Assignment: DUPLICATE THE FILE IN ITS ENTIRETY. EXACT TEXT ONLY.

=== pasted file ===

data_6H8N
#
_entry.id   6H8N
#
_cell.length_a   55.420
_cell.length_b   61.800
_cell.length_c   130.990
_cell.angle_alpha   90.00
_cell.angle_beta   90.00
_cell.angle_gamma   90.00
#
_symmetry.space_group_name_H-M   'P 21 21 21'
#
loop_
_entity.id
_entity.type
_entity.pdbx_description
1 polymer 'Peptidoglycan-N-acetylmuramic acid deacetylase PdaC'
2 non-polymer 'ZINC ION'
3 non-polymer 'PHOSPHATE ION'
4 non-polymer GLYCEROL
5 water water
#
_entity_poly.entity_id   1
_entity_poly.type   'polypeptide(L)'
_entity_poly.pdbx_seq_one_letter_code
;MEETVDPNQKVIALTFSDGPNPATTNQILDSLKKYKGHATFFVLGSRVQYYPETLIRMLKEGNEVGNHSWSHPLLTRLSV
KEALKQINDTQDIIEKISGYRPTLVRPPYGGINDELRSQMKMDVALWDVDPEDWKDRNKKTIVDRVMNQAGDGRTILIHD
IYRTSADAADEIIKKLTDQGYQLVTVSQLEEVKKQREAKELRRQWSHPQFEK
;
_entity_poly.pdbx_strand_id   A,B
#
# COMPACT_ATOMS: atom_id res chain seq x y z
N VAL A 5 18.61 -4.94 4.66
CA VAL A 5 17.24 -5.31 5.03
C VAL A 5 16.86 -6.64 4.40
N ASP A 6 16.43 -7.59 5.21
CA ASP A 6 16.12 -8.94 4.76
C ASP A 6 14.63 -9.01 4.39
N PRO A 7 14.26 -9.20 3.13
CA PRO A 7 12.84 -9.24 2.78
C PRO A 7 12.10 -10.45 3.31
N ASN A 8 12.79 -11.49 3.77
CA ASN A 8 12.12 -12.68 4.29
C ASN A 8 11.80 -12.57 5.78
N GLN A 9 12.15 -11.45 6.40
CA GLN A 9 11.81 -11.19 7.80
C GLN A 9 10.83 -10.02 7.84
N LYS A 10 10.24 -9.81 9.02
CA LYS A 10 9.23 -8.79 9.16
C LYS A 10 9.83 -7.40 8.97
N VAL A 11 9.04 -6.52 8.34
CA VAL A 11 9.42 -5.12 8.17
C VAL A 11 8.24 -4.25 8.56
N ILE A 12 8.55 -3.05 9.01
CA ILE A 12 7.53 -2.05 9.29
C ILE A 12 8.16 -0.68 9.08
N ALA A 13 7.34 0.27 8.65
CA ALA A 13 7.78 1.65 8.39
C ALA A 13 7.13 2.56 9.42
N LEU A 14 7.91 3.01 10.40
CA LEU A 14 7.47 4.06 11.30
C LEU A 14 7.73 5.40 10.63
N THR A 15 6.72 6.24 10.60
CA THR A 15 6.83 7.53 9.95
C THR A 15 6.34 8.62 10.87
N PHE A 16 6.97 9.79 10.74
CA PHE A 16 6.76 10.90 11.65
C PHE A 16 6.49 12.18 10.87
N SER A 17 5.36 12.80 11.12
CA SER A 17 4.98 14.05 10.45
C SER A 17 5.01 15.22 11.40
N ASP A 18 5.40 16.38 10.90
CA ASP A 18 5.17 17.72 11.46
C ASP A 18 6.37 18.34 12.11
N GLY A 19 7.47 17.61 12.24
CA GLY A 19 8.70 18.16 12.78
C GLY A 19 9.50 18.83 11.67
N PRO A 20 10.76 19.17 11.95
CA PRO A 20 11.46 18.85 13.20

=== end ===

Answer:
data_6H8N
#
_entry.id   6H8N
#
_cell.length_a   55.420
_cell.length_b   61.800
_cell.length_c   130.990
_cell.angle_alpha   90.00
_cell.angle_beta   90.00
_cell.angle_gamma   90.00
#
_symmetry.space_group_name_H-M   'P 21 21 21'
#
loop_
_entity.id
_entity.type
_entity.pdbx_description
1 polymer 'Peptidoglycan-N-acetylmuramic acid deacetylase PdaC'
2 non-polymer 'ZINC ION'
3 non-polymer 'PHOSPHATE ION'
4 non-polymer GLYCEROL
5 water water
#
_entity_poly.entity_id   1
_entity_poly.type   'polypeptide(L)'
_entity_poly.pdbx_seq_one_letter_code
;MEETVDPNQKVIALTFSDGPNPATTNQILDSLKKYKGHATFFVLGSRVQYYPETLIRMLKEGNEVGNHSWSHPLLTRLSV
KEALKQINDTQDIIEKISGYRPTLVRPPYGGINDELRSQMKMDVALWDVDPEDWKDRNKKTIVDRVMNQAGDGRTILIHD
IYRTSADAADEIIKKLTDQGYQLVTVSQLEEVKKQREAKELRRQWSHPQFEK
;
_entity_poly.pdbx_strand_id   A,B
#
# COMPACT_ATOMS: atom_id res chain seq x y z
N VAL A 5 18.61 -4.94 4.66
CA VAL A 5 17.24 -5.31 5.03
C VAL A 5 16.86 -6.64 4.40
N ASP A 6 16.43 -7.59 5.21
CA ASP A 6 16.12 -8.94 4.76
C ASP A 6 14.63 -9.01 4.39
N PRO A 7 14.26 -9.20 3.13
CA PRO A 7 12.84 -9.24 2.78
C PRO A 7 12.10 -10.45 3.31
N ASN A 8 12.79 -11.49 3.77
CA ASN A 8 12.12 -12.68 4.29
C ASN A 8 11.80 -12.57 5.78
N GLN A 9 12.15 -11.45 6.40
CA GLN A 9 11.81 -11.19 7.80
C GLN A 9 10.83 -10.02 7.84
N LYS A 10 10.24 -9.81 9.02
CA LYS A 10 9.23 -8.79 9.16
C LYS A 10 9.83 -7.40 8.97
N VAL A 11 9.04 -6.52 8.34
CA VAL A 11 9.42 -5.12 8.17
C VAL A 11 8.24 -4.25 8.56
N ILE A 12 8.55 -3.05 9.01
CA ILE A 12 7.53 -2.05 9.29
C ILE A 12 8.16 -0.68 9.08
N ALA A 13 7.34 0.27 8.65
CA ALA A 13 7.78 1.65 8.39
C ALA A 13 7.13 2.56 9.42
N LEU A 14 7.91 3.01 10.40
CA LEU A 14 7.47 4.06 11.30
C LEU A 14 7.73 5.40 10.63
N THR A 15 6.72 6.24 10.60
CA THR A 15 6.83 7.53 9.95
C THR A 15 6.34 8.62 10.87
N PHE A 16 6.97 9.79 10.74
CA PHE A 16 6.76 10.90 11.65
C PHE A 16 6.49 12.18 10.87
N SER A 17 5.36 12.80 11.12
CA SER A 17 4.98 14.05 10.45
C SER A 17 5.01 15.22 11.40
N ASP A 18 5.40 16.38 10.90
CA ASP A 18 5.17 17.72 11.46
C ASP A 18 6.37 18.34 12.11
N GLY A 19 7.47 17.61 12.24
CA GLY A 19 8.70 18.16 12.78
C GLY A 19 9.50 18.83 11.67
N PRO A 20 10.76 19.17 11.95
CA PRO A 20 11.46 18.85 13.20